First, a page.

Rowyn (rowyn) wrote,

Art Wants to Be Loved

My art does, anyway. I don't mean just sketches & paintings, so much as any thing I work at creating.

I've been thinking about this lately. I started this essay, umm, almost a year ago; maybe this time I'll finish it.

I don't do much in the way of visual art these days. In the last year or two, I've been a bit more productive on the art front, but I'm still much more dedicated to my writing than my drawing.

I think that's in part because I don't like my own drawings very much. Almost all of the art that I've done in the last five years, good or bad, was stuff that I did for one of the following reasons:

1) Practice, so that one day I would be good at it and could make things I liked
2) To illustrate a concept (drawing one of my own characters, or a setting, so that others could see what I had in mind)
3) Random doodles, mostly to pass time
4) For someone else

There's a very small category of pictures that I did for me, because I wanted to look at them. One of those, a poster-sized outline of a rearing unicorn, was destroyed by wear and moves. Another was inspired by Ursula Leguin's The Tombs of Atuan. I liked it all right at the time, but I don't any more.

I can't think of any others. Oh, wait: there was one called "Sunbathing" that I liked, of a fire-haired vixen bathing in the glowing plasma of a sun. I sold the original of that. The pencil sketch that I did of Kirilyr, the tyr of Sychi, almost fits into this category. It was technically "illustration of character concept" but I liked it enough to frame it. I've thought about scanning it anew and doing a digitally colored version, but I haven't gotten up the energy.

I haven't given away all that much art, at least not originals. I've done several pieces for my mother, usually for Christmas presents, mostly of her pets. I did illustrations for Level Head and Lady Anne as gifts last year. In the same style as the outline of the unicorn, I did an outline of sandramort's cat for her. (It didn't suit the cat as well as the unicorn, but as I recall, Sandy liked it).

I've done a lot of character sketches for other people, almost all of them for free. The drawings of Ocean's Edge's avatar, or for Snadra Tayler's journals, or of Sythyry, just as a few recent examples. I like doing artwork best when I know I've got an appreciative audience for it. If I know someone will enjoy seeing the result (and especially if I know they'll get some use out of it, as with LJ icons) then I'm much more likely to do it.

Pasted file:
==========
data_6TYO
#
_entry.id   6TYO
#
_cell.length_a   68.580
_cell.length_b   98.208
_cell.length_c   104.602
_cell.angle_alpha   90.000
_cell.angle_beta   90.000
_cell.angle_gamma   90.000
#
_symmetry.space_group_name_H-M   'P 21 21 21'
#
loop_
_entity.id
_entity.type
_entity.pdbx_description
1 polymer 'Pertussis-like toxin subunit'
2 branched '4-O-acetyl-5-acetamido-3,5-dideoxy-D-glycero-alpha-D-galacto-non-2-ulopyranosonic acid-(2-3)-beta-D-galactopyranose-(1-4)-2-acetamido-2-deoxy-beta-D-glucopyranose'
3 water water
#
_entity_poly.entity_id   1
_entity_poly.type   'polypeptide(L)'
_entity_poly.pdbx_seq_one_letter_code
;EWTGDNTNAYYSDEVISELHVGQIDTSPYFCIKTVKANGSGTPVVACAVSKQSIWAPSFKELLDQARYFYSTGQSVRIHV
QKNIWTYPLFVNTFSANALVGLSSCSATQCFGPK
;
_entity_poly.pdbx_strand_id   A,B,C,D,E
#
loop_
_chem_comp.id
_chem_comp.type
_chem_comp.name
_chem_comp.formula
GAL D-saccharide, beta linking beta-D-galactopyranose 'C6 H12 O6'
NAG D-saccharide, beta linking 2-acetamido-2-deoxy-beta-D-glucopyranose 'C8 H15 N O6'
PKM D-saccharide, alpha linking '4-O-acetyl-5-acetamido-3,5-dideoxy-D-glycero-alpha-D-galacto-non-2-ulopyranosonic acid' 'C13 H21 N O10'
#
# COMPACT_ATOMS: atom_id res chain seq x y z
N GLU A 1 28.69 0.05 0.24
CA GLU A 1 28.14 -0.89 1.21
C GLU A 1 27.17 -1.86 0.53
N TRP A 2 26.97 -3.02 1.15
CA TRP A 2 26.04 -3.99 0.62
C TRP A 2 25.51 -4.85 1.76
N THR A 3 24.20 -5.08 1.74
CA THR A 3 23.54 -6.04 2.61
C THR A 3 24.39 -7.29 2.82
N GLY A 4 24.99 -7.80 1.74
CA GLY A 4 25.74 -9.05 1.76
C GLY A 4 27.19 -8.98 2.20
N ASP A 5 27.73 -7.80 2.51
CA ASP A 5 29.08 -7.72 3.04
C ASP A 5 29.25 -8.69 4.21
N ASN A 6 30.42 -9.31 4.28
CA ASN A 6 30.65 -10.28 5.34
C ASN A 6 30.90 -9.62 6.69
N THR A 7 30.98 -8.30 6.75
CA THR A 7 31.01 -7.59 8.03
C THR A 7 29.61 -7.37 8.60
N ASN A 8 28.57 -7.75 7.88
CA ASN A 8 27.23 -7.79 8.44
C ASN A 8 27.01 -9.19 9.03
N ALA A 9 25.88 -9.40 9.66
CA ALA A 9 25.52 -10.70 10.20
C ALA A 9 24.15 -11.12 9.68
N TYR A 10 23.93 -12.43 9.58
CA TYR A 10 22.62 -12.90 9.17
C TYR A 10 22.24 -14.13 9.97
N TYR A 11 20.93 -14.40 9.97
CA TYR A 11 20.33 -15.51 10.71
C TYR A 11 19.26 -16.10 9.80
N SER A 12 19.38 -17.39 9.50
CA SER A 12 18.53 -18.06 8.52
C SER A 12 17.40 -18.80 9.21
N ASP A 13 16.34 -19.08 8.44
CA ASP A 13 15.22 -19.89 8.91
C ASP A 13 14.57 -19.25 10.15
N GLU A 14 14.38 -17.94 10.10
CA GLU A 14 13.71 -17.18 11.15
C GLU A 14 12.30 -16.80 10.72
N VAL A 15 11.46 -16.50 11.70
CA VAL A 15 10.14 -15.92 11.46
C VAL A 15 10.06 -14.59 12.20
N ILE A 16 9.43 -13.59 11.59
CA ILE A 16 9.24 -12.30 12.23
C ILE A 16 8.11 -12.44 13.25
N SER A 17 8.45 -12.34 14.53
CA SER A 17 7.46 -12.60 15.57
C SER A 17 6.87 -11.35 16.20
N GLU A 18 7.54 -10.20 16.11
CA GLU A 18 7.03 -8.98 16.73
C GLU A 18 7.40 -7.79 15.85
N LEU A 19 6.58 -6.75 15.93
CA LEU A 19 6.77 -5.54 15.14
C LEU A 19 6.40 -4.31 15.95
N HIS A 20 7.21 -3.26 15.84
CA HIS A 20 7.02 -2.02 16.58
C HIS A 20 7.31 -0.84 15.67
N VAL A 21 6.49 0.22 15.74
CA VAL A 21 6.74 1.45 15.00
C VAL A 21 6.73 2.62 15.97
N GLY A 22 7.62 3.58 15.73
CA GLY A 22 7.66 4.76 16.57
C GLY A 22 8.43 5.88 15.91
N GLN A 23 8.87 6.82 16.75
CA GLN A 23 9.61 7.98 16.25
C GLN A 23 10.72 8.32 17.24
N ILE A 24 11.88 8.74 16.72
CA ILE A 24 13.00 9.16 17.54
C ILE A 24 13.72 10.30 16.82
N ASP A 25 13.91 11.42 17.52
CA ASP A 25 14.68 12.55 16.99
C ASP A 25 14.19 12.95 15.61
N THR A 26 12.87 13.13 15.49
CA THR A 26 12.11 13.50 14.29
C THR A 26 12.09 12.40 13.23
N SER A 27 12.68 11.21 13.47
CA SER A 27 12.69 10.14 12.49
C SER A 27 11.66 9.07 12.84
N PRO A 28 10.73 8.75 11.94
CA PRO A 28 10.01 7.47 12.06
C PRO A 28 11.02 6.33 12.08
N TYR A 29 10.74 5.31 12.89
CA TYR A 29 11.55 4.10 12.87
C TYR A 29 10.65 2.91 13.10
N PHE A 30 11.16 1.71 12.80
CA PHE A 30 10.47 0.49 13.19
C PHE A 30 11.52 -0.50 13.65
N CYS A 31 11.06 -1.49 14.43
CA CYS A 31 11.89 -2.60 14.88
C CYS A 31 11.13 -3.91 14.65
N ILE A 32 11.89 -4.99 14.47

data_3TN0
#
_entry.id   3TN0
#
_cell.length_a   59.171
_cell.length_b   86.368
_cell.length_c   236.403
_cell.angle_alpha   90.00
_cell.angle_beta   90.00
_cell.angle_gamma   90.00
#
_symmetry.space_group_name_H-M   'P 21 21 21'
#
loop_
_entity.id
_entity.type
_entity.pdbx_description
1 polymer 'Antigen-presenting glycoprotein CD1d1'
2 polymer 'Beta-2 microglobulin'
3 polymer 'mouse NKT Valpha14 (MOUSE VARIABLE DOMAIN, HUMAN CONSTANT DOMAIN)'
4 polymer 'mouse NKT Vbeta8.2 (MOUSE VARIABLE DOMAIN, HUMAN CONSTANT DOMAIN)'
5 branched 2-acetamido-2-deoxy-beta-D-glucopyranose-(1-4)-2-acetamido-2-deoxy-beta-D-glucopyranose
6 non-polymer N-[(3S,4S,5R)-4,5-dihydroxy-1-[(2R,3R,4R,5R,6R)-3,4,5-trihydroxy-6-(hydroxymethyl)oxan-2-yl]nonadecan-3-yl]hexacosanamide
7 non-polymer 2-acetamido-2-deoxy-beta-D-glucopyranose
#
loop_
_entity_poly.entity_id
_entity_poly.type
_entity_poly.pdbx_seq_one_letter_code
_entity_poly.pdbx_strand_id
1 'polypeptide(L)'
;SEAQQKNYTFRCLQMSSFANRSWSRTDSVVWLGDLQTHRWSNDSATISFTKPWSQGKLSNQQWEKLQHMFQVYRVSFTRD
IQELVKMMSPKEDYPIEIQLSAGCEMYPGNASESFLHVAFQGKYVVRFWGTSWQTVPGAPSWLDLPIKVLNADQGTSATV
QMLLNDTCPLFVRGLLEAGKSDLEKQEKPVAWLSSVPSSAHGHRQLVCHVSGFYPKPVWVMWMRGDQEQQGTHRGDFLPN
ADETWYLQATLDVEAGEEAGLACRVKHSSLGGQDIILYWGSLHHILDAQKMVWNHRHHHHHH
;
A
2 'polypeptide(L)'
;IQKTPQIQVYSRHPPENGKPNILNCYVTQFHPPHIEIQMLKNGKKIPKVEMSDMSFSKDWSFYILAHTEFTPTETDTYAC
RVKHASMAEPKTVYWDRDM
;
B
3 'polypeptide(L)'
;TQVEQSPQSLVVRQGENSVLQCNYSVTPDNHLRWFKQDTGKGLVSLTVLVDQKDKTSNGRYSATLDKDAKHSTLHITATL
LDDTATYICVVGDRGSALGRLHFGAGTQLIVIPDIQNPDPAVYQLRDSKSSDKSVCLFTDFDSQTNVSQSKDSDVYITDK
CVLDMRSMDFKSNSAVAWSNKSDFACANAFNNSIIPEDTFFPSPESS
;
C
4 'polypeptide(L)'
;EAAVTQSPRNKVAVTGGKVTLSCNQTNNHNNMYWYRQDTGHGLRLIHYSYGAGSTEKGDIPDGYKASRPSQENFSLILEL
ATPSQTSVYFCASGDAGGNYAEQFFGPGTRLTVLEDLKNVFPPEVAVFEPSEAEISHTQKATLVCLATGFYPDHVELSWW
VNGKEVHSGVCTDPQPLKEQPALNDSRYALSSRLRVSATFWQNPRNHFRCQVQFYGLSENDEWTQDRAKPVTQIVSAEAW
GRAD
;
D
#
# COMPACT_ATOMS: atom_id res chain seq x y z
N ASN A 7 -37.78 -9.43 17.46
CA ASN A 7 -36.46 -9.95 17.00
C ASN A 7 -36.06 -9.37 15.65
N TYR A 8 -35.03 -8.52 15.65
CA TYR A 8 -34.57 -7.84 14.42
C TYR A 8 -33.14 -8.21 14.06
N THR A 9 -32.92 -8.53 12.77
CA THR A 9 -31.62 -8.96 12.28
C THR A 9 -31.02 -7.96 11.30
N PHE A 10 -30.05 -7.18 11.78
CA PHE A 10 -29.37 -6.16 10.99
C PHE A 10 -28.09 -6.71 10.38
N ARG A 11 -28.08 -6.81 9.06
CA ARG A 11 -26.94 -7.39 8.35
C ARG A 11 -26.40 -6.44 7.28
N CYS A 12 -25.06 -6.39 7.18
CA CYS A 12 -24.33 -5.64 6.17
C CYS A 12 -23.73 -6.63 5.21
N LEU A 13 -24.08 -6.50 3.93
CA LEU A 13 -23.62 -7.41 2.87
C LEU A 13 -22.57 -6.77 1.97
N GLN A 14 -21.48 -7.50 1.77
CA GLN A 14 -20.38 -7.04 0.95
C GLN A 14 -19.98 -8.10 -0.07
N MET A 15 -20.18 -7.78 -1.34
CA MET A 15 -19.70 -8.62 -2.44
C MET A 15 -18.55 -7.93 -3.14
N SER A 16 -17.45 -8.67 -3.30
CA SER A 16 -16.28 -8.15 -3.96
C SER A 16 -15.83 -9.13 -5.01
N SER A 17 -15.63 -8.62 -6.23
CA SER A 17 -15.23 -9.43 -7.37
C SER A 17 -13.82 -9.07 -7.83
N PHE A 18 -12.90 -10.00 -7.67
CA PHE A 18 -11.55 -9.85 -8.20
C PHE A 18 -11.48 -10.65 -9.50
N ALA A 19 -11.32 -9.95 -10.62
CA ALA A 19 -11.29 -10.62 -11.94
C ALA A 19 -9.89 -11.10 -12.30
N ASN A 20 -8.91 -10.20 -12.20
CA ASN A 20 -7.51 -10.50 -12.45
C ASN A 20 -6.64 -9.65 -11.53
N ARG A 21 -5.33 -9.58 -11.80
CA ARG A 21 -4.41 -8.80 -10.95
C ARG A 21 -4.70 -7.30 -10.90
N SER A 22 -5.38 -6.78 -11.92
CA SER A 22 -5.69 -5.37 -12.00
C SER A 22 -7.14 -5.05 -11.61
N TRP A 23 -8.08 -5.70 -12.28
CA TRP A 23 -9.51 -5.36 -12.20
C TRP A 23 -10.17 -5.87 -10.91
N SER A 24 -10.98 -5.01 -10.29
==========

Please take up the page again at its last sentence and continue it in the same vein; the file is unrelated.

And that's where "Art wants to be loved" comes in. I need someone else to love my drawings and my paintings, because I don't. They're my orphaned children, created and cast off because they are not good enough. Abandoned and forlorn, they wonder why they were ever born, and I wonder why I spent the time in making them.

This wasn't always true. When I was a child, I enjoyed paging back through old sketches, looking at my work. Even in college, I took some satisfaction from what I'd done well in an illustration. I didn't just focus on "This isn't aesthetically interesting" or "this isn't what I wanted it to be." This is one of the main reasons I continued to draw as hobby, for a long time -- because I'd figure I would be glad to have the pictures to look back on later.

Now, I guess I enjoy looking at some of my pictures, some of the time. But more often, I look at them and think, I wish ....

With my writing, it's different. I nearly always enjoy reading my own writing. Even Prophecy has a lot of parts that I love. Even the manuscripts I wrote in my teenage years, and which are largely dreadful, remain near and dear to my heart. But the best example is Silver Scales, which I've read through in its entirety more than a half-dozen times. Having an appreciative audience helps a great deal, in encouraging me to write. I'm sure I wouldn't feel the same drive to work on it if I didn't have friends encouraging me with each new post.

But ultimately, I am writing this story for me, because I want to read it. I did no focus groups to determine what other people would like to read. I didn't pick it because it was deep or meaningful or thought-provoking. I chose to write it because I love it. I don't tell each entry "you meander too much" or "you're not good enough". Instead, I enjoy them for whatever good qualities they have.

I guess this is why I've written something on Silver Scales every day for the last couple of weeks, while I haven't drawn anything since I finished the last icon for Sandra Tayler in January.

I wonder if I'll ever learn to love my pictures again?
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